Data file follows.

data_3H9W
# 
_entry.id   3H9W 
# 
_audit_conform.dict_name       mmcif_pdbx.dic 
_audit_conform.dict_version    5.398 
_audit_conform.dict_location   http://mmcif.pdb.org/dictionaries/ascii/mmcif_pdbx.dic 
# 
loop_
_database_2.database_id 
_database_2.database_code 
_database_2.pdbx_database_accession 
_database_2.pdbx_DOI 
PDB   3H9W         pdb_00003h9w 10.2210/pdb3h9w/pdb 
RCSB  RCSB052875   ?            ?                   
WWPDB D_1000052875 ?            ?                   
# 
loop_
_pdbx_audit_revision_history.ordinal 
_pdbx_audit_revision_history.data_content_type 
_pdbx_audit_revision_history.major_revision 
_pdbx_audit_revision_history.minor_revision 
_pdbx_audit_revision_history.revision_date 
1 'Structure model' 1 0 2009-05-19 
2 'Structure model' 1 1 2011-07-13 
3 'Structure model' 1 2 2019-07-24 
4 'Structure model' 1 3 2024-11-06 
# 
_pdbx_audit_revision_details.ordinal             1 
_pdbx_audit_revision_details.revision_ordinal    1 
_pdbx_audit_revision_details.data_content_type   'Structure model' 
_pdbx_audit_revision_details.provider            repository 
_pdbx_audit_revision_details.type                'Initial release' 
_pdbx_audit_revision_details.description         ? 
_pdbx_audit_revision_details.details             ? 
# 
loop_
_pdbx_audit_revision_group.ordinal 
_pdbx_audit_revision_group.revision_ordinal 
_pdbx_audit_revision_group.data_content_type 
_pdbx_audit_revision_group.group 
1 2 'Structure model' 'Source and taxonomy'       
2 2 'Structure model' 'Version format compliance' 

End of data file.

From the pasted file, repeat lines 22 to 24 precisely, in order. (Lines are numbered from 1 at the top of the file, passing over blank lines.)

_pdbx_audit_revision_history.minor_revision 
_pdbx_audit_revision_history.revision_date 
1 'Structure model' 1 0 2009-05-19 